"It’s being made into a movie."
Words to strike terror into the heart of a devoted reader. Even worse: “It’s being filmed for television.”
Sometimes it’s done right. The movie of Mystic River is almost as good as Dennis Lehane’s novel. The first Godfather film is better than the book. Showtime did a credible job of bringing Darkly Dreaming Dexter to television, and I liked it despite some changes.
More often, films and TV shows based on novels disappoint me. I watch out of morbid curiosity, to see what has been done to a favorite book, and when I discover that a ravening pack of filmmakers has torn the story apart, chucked indispensable scenes out the window, added new stuff that doesn’t fit, and slapped it together in a barely recognizable form, I am not happy.
Few films or TV shows adapted from books are that bad, though. Most lie inert on the screen not because of major changes but because the books’ essential energy and passion failed to make the trip from page to screen. Snow Falling on Cedars is a good example. The French version of Ruth Rendell’s The Bridesmaid is another. The movie Children of Men has plenty of energy – it’s a big, noisy science fiction action film. But it’s not the heartbreaking, thought-provoking story P.D. James wrote.
A travesty of casting can blight my image of a character. I no longer see Tommy Lynley as Elizabeth George writes him – blond, with aristocratic features. Instead, I see the dark-haired, ordinary-looking actor who plays him on TV. (My enjoyment of the novels isn’t helped, either, by the decision to take the TV series in a different direction, eliminating some major characters and allowing one who has died in the series to continue living onscreen.) I once pictured P.D. James’s Dalgliesh as brooding and darkly handsome – a Timothy Dalton type. Now that I’ve seen him played on TV by two different actors, I no longer have a firm image of Dalgliesh.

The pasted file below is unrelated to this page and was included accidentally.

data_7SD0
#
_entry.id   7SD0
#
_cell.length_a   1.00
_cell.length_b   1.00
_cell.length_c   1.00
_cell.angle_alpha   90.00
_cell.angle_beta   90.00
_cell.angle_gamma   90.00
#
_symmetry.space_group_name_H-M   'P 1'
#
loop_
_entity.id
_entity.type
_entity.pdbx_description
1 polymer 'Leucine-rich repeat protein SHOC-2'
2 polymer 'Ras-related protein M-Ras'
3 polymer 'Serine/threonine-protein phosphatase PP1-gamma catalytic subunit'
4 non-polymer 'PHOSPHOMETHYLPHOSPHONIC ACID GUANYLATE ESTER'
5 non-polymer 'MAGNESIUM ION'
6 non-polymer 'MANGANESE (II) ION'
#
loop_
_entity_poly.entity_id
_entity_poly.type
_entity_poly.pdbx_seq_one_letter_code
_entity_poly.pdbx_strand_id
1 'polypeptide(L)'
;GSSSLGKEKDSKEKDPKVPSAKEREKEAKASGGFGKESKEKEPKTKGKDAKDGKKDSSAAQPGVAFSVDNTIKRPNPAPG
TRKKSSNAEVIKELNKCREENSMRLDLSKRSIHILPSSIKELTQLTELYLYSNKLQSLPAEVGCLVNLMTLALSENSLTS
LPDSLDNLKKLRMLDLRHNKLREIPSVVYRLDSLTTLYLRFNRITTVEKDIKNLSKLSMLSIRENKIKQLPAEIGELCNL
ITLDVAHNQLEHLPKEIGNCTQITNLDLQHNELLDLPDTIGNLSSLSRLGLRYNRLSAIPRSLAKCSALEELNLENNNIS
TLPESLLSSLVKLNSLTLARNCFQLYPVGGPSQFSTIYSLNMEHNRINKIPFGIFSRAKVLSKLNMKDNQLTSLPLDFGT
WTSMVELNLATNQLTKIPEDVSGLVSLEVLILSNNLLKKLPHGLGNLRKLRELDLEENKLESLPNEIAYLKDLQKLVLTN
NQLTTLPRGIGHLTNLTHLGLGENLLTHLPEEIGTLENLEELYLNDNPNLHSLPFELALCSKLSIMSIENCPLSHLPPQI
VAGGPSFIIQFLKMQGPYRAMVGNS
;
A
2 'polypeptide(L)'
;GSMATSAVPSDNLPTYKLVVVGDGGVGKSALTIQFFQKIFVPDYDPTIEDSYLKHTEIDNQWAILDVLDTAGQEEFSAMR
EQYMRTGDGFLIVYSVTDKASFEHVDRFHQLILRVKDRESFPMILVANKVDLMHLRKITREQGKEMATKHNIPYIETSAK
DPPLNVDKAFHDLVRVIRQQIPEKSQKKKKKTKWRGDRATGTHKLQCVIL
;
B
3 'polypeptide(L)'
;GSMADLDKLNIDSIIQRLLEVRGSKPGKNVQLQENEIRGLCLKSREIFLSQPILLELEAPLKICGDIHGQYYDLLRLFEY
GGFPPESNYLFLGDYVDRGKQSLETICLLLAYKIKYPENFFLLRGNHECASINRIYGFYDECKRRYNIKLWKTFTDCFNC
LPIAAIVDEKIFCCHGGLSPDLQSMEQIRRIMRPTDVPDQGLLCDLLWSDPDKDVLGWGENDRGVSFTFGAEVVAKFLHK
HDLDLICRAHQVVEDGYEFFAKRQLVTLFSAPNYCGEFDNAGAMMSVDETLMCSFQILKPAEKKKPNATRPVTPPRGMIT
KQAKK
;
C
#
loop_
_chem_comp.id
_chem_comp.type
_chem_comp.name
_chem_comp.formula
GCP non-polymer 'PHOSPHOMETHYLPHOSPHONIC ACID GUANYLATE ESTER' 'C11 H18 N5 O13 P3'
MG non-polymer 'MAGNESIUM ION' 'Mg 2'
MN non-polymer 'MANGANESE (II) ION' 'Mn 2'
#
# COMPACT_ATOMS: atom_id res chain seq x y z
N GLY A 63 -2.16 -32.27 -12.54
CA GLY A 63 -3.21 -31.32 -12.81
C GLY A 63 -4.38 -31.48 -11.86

At the moment, I’m apprehensive about the upcoming film of Lehane’s Gone, Baby, Gone, starring (gulp) Casey Affleck as Patrick. Let us pray.
Despite the pitfalls, many writers yearn to see their books become movies or TV shows. Why? The sale means more money, of course, and perhaps the sheer glamour of it is seductive. A writer’s work is lonely and decidedly lacking in razzle-dazzle. The very word “movie” conjures images of hanging out with stars, maybe copping a cameo for yourself. Beyond that, the prospect of seeing your characters and stories come to life onscreen is undeniably enticing. How will you feel, though, if you hate the result?
Sara Paretsky says she went through “all the stages of grief” after seeing the film V.I. Warshawski, starring Kathleen Turner. But what, exactly, is Ms. Paretsky mourning? What does a novelist lose when her work is mangled in translation to the screen? Nothing, at least not directly. Her work remains where it belongs, between covers, and a third-rate film will not alter a single word she wrote. Some readers, however, could lose a mental image of the characters and a degree of pleasure in the book. When that happens, the writer has indeed lost something valuable.
Okay, your turn. Which movies or TV shows based on books have you loved or hated? Did they change your perceptions of the characters? If you’re a writer, do you want to see your work filmed?